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Spotlight on Highgate

Highgate is one of the most expensive of London’s suburbs, about five miles north of Charing Cross. Until it was swallowed up by the Victorian suburbs it was a distinct village straddling the road to the north. It has wonderful Georgian and Victorian architecture, and there is an active conservation group, the Highgate Society, which works to protect the character of the area.

It sits on the top of North Hill and there are fabulous views across London. It’s 423 feet above sea level at the highest point.

The first cable car built in Europe was in Highgate Hill, taking passengers up the steep street linking Archway to Highgate Village, and it operated from 1884 to 1909.

Highgate Wood is an area of ancient woodland covering 70 acres, owned by the City of London and mentioned in the Domesday Book.

The much larger Hampstead Heath is also close by. It has two outdoor bathing ponds for the brave.

The Village itself is probably best known for Highgate Cemetery. The eastern side of the cemetery, the resting place of Karl Marx, is open at all times. But the western side, which is architecturally and historically the more interesting of the two, is well worth a visit and guided tour.

The Village is home to a host of Georgian shops, pubs, restaurants and homes. The area was a popular stopping point on the road north in the eighteenth century and many coaching houses and inns were located there to service passing trade. One of the pubs, The Flask, is said to have been named after the flasks of mineral water that were purchased at Hampstead Heath.

Dick Turpin is also associated with Highgate, and it is said that he used the stables there as a hiding place when pursued by the law.

The centre of the village is dominated by the usual restaurant chains, but there are also plenty of independent businesses, some of which have been trading for many years, including delicatessens, butcher, tea shop and book shop.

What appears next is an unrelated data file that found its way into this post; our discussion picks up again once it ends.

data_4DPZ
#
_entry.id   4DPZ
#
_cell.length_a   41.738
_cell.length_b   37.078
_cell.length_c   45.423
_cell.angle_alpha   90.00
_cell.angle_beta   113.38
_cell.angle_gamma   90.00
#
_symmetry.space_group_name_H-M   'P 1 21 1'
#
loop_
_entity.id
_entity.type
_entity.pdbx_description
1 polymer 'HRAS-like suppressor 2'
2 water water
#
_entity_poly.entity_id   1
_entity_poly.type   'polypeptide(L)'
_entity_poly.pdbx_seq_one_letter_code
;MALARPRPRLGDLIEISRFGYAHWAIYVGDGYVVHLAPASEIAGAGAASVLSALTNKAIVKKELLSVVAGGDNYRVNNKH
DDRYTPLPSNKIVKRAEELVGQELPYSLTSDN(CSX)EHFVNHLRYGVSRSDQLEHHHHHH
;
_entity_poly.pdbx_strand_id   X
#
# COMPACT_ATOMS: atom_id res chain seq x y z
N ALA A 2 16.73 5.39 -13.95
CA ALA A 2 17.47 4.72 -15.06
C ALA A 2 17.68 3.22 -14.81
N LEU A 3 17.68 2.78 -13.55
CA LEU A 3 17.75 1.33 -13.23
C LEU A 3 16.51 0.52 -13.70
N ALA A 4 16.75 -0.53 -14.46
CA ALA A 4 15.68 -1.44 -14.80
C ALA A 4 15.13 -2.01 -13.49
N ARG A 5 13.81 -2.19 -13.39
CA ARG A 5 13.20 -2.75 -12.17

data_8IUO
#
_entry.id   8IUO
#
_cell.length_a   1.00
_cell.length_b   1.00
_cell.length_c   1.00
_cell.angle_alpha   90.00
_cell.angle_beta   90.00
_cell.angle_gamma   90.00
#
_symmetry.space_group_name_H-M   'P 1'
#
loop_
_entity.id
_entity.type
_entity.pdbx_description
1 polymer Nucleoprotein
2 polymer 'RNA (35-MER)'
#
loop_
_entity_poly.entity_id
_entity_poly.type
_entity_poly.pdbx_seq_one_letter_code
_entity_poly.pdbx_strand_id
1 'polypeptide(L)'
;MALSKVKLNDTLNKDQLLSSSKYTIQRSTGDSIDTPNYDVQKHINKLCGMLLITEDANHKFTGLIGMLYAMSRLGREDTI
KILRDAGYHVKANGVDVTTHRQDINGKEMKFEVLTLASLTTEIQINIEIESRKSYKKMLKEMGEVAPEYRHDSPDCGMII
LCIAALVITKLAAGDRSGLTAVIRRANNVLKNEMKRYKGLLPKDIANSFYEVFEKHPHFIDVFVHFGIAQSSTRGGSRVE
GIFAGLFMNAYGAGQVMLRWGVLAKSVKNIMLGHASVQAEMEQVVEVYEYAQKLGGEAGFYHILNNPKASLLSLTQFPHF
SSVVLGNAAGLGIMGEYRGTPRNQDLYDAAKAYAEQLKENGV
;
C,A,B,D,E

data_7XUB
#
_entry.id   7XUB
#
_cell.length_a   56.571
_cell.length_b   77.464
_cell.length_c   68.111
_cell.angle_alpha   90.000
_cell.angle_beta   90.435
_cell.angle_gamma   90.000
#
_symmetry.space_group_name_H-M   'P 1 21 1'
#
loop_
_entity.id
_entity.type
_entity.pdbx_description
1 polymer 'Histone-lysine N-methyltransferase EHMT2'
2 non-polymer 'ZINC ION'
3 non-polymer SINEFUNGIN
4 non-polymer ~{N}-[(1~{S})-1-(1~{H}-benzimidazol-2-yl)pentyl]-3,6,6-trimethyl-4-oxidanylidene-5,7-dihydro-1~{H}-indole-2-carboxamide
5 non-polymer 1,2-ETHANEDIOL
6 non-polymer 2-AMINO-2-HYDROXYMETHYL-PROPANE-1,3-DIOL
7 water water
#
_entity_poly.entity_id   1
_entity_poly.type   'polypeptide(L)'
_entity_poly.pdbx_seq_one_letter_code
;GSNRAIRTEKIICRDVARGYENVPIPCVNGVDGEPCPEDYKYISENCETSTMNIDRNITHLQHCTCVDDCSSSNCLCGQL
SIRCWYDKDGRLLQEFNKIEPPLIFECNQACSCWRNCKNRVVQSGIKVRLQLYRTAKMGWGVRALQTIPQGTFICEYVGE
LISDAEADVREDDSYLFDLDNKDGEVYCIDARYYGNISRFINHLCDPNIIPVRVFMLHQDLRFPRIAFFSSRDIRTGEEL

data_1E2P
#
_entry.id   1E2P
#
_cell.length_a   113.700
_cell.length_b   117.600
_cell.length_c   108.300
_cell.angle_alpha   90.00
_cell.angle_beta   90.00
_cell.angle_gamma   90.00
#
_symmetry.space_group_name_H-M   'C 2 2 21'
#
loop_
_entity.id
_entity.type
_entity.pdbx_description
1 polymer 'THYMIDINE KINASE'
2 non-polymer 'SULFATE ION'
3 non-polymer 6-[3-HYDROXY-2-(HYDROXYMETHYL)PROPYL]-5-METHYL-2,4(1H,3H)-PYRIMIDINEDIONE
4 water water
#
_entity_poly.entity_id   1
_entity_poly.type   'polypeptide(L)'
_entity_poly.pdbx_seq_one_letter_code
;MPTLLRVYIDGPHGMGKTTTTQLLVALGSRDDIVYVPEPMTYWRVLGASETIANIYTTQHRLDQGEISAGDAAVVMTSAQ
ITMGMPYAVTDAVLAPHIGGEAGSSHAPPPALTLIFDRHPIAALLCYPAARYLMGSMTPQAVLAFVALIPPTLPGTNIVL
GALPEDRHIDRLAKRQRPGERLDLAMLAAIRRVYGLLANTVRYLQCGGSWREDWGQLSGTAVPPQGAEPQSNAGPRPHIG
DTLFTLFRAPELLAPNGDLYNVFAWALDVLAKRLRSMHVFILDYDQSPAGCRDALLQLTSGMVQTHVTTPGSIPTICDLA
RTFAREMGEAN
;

The area is divided between three London boroughs, Islington, Camden and Haringey.

It’s in zone 3 and the nearest tube stations are Highgate and Archway. Highgate tube station was used as an air raid shelter during WWII.

House prices in Highgate are some of the highest in London. Rightmove show average property prices in Camden at May 2017 at £1,090,515 and in Islington £798,379. First time buyers are having to spend on average £486,303 (how do they manage it?). The Greater London ‘average’ at May 2017 is £649,864, demonstrating how pricey Highgate is!

Compare this to May 2015 and the average price in Camden was £1,103,710 so it’s dropped at tiny bit. Islington was £756,985 and first time buyers were looking at £437,411 to get on the ladder.

On the Holly Lodge Estate, there are currently refurbished apartments in the 1920s Tudor-style buildings, with 2-bedroom apartments starting at £720,000.

Look out for apartments in the fabulous Highpoint, the Grade I 1930s block designed by Berthold Lubetkin. A 3-bedroom flat in Highpoint will set you back about £1.275 million.

I Am the Agent, the UK’s No 1 online estate agent, is currently marketing a two-bedroom raised ground floor apartment in a substantial detached Victorian property in nearby Dartmouth Park Hill. It’s in need of modernisation and would make a great project at £595,000.

If you are looking to rent, we have a unique 2-bedroom, 2-bathroom conversion apartment, full of character, in Finchley Road, close to Parliament Hill.

It probably goes without saying that there is a plethora of excellent secondary schools in Highgate, many independent.

Average rental prices start at £415 per week for a 1-bedroom apartment, and £532 per week for two bedrooms.

Photo courtesy of Highgate Cemetery

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